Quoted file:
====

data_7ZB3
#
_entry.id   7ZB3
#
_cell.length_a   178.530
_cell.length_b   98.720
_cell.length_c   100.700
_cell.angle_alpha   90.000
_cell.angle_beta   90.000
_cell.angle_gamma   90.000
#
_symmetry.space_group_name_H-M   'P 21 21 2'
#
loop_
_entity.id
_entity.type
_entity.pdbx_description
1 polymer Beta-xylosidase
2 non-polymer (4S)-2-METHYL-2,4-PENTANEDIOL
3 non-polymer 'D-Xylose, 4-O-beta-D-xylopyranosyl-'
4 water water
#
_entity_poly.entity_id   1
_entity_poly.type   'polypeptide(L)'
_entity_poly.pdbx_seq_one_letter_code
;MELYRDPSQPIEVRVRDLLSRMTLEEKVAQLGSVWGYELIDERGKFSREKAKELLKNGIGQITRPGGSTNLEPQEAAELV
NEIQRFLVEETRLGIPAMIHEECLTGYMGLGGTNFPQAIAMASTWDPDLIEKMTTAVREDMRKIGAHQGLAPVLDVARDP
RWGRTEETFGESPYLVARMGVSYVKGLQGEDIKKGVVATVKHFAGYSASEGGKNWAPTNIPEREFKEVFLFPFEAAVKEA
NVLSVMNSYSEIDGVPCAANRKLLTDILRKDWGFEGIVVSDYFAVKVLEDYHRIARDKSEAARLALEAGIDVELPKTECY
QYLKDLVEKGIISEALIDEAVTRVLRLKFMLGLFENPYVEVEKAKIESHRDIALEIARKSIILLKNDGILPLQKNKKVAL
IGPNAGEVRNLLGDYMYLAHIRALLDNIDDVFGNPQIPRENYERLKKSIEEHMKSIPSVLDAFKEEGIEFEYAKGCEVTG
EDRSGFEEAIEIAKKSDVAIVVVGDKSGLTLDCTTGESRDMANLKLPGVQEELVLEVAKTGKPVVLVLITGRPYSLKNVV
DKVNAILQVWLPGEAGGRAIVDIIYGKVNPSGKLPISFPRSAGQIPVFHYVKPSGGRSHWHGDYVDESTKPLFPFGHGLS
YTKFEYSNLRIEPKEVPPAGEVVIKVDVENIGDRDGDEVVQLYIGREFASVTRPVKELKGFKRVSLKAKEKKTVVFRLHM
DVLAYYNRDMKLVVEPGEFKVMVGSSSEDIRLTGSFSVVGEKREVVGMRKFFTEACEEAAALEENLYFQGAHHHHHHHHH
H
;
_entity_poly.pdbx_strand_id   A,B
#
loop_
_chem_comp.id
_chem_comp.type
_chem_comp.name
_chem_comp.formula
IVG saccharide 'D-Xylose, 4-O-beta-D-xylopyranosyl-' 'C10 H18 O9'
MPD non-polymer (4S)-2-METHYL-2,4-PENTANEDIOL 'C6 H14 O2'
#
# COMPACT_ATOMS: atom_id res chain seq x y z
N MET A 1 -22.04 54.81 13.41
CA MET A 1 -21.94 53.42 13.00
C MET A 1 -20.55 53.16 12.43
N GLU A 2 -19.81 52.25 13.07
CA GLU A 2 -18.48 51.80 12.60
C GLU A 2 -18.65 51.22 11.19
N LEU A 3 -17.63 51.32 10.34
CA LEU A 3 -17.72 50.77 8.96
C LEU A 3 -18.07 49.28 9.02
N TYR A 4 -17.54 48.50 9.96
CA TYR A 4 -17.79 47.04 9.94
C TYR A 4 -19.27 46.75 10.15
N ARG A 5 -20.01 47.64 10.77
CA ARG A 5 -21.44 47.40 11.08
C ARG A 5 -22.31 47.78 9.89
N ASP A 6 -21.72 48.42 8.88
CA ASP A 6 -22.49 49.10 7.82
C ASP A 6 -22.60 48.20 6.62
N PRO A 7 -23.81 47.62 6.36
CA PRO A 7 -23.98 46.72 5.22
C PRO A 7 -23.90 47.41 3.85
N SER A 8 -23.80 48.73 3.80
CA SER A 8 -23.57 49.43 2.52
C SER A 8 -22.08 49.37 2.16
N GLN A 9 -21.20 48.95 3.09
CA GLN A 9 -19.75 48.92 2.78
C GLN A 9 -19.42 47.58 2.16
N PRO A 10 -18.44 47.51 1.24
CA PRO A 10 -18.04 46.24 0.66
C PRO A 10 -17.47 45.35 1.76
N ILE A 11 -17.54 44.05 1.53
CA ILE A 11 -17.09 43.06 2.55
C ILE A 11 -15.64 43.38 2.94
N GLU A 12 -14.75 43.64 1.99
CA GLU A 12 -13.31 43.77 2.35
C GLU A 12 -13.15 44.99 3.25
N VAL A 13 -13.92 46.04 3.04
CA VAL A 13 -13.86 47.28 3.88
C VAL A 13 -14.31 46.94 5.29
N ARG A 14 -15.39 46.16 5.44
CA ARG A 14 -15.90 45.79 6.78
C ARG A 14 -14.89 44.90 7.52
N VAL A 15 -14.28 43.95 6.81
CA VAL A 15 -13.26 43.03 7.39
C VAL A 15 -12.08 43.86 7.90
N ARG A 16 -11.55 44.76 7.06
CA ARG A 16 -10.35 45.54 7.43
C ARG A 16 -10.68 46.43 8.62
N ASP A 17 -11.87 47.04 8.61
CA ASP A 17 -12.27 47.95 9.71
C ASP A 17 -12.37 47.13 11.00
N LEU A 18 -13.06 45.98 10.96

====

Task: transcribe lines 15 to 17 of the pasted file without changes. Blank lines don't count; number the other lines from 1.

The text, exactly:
_entity.id
_entity.type
_entity.pdbx_description